Recently, without my knowledge, one of the newspapers (Times of India) conducted a survey. One of their reporters questioned the people, at random, to find out what they felt about me. Most of them replied, “We don’t have issues with he being gay or straight, for us he is our Prince. He has helped us in all these sectors.”

On the contrary, I was felicitated by a senior citizens group in Rajpipla for coming out. They felt that not many people could be honest to themselves and the fact that he has come out and been true is what we appreciate.

• You’ve decided to adopt a child…

This was just an answer to the questions put forward by the people of Rajpipla. They were worried about the future, the legacy. My adoption decision is just to carry forward our 650-year old family lineage. I am the direct descendant of that dynasty.
And adoptions in royal families are very common. Maharaja Sayajirao Gaekwad was also adopted in the Gaekwad family. In fact, our own dynasty began with an adoption 650 years ago and there have been several adoptions in the period in between as well.
Anyway, it is too early for me to take any decision because my father is still holding charge. It is only after I take over this responsibility, I can decide what is to be done. 

• Ten years down the line, how do you foresee the future of homosexuality?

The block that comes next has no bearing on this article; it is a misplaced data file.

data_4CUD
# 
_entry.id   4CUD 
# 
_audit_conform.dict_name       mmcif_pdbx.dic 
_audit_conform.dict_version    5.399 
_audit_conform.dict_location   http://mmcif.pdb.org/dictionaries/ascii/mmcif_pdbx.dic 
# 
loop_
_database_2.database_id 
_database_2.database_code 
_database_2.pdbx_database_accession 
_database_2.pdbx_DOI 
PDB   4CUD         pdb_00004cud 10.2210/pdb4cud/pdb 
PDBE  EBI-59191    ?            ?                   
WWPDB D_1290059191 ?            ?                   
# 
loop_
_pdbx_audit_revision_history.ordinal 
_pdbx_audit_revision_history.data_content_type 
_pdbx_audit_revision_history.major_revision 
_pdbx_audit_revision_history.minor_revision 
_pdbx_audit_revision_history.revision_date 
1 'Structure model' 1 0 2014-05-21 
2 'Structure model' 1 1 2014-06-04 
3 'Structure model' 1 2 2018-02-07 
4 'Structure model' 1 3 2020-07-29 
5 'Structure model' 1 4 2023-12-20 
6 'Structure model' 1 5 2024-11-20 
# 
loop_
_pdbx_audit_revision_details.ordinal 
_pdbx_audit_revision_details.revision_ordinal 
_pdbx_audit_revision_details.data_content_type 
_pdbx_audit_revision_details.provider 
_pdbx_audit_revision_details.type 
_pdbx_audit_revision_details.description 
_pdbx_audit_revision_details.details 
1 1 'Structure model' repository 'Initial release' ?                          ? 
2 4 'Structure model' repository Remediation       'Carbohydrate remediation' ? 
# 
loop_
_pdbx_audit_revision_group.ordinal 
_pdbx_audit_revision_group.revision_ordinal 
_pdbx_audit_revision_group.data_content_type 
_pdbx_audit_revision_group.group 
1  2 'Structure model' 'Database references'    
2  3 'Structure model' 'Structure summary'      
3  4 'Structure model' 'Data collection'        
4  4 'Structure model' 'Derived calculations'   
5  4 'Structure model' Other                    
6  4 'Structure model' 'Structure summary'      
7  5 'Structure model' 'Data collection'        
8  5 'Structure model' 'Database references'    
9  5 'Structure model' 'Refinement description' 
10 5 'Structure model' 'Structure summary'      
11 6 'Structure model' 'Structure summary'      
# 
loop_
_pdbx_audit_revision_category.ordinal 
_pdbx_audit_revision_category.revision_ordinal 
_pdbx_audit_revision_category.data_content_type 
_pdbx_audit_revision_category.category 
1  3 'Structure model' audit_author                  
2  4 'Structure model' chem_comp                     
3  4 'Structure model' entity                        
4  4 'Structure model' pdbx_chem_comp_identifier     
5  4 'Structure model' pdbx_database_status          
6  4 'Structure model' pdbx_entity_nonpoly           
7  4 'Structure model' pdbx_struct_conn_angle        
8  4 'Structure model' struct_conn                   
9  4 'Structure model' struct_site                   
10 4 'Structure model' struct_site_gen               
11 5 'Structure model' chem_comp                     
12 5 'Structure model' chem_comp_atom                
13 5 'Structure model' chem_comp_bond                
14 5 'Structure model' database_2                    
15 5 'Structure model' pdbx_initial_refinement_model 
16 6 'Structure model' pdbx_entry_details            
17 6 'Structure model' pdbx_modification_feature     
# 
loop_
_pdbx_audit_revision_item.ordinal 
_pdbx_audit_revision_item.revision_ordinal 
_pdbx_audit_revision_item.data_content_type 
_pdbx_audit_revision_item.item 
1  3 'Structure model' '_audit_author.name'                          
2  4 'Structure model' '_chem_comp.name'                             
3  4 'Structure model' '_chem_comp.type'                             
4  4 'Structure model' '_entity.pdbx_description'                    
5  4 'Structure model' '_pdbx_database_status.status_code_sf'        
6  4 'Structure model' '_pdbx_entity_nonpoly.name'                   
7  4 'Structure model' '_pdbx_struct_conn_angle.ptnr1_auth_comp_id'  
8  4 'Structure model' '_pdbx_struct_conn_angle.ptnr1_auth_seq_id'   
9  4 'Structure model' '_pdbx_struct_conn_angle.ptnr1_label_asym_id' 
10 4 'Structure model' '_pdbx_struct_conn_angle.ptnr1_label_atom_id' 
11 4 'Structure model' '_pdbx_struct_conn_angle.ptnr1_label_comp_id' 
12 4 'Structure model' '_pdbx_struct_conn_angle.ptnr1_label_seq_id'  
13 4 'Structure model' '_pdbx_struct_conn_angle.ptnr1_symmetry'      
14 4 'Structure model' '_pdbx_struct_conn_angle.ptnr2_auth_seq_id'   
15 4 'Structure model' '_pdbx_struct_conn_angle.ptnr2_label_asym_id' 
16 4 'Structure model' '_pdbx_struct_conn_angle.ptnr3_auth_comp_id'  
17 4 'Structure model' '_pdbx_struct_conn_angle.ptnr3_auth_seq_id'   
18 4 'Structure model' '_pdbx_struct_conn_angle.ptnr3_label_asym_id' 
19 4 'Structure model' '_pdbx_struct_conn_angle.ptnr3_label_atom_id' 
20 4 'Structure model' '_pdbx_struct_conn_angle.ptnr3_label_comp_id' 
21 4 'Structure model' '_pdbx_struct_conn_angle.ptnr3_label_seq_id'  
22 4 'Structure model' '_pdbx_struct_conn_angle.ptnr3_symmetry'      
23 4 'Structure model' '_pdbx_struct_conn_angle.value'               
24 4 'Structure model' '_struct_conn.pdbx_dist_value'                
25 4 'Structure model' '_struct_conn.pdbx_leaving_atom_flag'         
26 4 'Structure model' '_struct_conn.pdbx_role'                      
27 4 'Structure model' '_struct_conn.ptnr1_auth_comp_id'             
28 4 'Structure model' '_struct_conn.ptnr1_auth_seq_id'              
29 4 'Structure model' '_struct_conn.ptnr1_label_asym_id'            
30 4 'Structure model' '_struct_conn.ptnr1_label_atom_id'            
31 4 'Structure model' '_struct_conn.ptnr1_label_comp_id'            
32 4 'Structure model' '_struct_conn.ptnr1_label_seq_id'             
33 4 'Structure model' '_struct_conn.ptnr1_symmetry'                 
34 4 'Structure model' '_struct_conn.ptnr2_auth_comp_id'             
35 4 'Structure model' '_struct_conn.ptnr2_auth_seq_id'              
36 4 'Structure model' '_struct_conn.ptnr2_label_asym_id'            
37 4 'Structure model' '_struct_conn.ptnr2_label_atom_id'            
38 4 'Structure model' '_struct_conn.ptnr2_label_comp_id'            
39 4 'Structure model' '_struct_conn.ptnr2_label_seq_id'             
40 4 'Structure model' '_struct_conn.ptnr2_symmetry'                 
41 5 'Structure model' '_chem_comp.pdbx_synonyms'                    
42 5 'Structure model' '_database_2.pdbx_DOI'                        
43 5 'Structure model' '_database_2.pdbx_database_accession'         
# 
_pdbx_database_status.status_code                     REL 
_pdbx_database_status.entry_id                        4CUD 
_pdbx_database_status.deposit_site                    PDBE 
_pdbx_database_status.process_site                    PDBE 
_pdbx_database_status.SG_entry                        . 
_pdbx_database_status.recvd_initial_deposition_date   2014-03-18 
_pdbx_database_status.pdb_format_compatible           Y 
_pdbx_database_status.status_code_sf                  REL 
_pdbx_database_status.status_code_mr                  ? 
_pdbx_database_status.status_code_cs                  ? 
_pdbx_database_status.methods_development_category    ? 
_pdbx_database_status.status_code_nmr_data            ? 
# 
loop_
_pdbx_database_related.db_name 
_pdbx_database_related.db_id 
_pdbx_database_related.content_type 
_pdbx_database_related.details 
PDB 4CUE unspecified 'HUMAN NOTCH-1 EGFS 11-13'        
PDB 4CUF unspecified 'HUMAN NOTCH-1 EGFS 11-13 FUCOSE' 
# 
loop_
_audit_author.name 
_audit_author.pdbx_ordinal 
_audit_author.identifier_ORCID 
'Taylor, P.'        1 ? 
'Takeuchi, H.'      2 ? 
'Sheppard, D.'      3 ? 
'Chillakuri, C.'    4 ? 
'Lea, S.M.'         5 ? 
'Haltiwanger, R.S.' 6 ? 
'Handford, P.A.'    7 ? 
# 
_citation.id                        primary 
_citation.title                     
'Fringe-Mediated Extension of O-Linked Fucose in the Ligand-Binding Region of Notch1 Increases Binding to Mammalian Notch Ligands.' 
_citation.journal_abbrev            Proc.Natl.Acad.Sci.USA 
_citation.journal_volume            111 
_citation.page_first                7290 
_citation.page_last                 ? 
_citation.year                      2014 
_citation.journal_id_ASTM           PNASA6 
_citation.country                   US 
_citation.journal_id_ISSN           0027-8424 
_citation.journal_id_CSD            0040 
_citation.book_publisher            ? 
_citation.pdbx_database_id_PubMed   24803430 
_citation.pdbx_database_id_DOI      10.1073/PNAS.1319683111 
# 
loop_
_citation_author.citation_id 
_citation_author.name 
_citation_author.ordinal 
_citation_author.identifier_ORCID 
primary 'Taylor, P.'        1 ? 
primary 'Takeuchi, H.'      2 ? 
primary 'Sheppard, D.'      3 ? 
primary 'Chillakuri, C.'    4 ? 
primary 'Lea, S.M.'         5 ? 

The society is gearing up to come to terms with the realities of life. After all, how long can one support something that is not true? I very much gain inspiration from Mahatma Gandhi and his philosophies on life. One of the things that I like is ‘Satyamev Jayate’ (Truth always prevails). Based on this, he managed to get India free from the Britishers.
I connect India’s freedom movement with India’s gay rights movement. We also do not wish to create any sort of violence, we want to protest or rather fight for our rights in a very non-violent manner. We wish to collect people’s confidence, create awareness and build a network. So, we almost follow the path of Gandhiji. And he could manage to get freedom, though it took almost 50 years, but ultimately he won it on the basis of truth. So if he could do it, why not we?

So, I think, down the line, may be ten years-twenty years-thirty years, I don’t know what will be the period; but I am very clear, ‘Truth always prevails’. And on the basis of this, we also won our High Court case and this should be a learning lesson for us.

Prince Manvendrasingh Gohil was born on 23 September 1965, as the son of Maharana Shri Raghubir Singhji Rajendrasinghji Sahib, who inherited the title of Maharana of Rajpipla in 1963. In 2000, Manvendra started the Lakshya Trust, of which he is the Chairman, a group dedicated to HIV/AIDS education and prevention programs for gay and bisexual men. He is the only known person of royal lineage in modern India to have publicly revealed that he is a gay. It was on 14 March 2006, that the story of Manvendra’s coming out made headlines in India and around the world.

Read original article at:

http://epaper.namoleague.com/EpaperArticle.aspx?title=Let%20s%20Walk%20A%20Mile%20For%20Equality%20On%20The%20Road%20Less%20Travelled_642